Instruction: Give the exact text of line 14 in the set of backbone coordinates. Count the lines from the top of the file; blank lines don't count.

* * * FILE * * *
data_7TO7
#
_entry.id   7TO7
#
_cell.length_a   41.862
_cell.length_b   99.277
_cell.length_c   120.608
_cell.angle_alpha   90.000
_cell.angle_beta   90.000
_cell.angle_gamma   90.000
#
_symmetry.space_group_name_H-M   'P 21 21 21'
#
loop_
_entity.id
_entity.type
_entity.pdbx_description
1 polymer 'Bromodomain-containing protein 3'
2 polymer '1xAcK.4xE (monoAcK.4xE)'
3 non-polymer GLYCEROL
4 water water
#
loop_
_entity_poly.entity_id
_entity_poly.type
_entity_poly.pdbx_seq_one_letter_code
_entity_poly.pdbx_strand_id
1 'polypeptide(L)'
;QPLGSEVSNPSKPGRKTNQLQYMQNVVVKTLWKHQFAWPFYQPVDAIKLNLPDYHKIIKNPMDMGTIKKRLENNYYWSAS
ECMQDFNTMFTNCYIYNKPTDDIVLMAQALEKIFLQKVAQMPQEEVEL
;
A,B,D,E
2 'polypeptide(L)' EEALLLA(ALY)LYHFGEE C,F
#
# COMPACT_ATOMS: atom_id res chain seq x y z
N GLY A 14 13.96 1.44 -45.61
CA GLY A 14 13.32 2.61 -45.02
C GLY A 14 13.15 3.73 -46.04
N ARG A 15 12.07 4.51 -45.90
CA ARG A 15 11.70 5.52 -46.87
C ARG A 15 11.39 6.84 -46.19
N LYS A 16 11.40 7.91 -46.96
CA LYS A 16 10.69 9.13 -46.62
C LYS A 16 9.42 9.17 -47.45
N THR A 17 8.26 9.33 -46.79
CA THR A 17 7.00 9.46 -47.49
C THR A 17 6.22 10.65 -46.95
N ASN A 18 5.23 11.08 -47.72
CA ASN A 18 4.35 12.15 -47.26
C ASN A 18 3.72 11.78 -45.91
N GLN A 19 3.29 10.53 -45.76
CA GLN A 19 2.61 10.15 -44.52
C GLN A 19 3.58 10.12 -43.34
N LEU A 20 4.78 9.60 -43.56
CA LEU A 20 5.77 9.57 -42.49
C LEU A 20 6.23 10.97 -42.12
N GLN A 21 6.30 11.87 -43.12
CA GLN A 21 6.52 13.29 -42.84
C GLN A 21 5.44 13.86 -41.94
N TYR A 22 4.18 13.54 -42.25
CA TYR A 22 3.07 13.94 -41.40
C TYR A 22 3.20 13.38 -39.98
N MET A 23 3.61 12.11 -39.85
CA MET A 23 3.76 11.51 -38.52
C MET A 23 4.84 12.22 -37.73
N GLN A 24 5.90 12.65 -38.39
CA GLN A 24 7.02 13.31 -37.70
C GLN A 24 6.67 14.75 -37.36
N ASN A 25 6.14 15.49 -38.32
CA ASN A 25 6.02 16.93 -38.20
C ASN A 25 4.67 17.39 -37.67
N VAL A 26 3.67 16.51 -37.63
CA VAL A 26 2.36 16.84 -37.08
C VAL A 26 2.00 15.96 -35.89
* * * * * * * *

loop_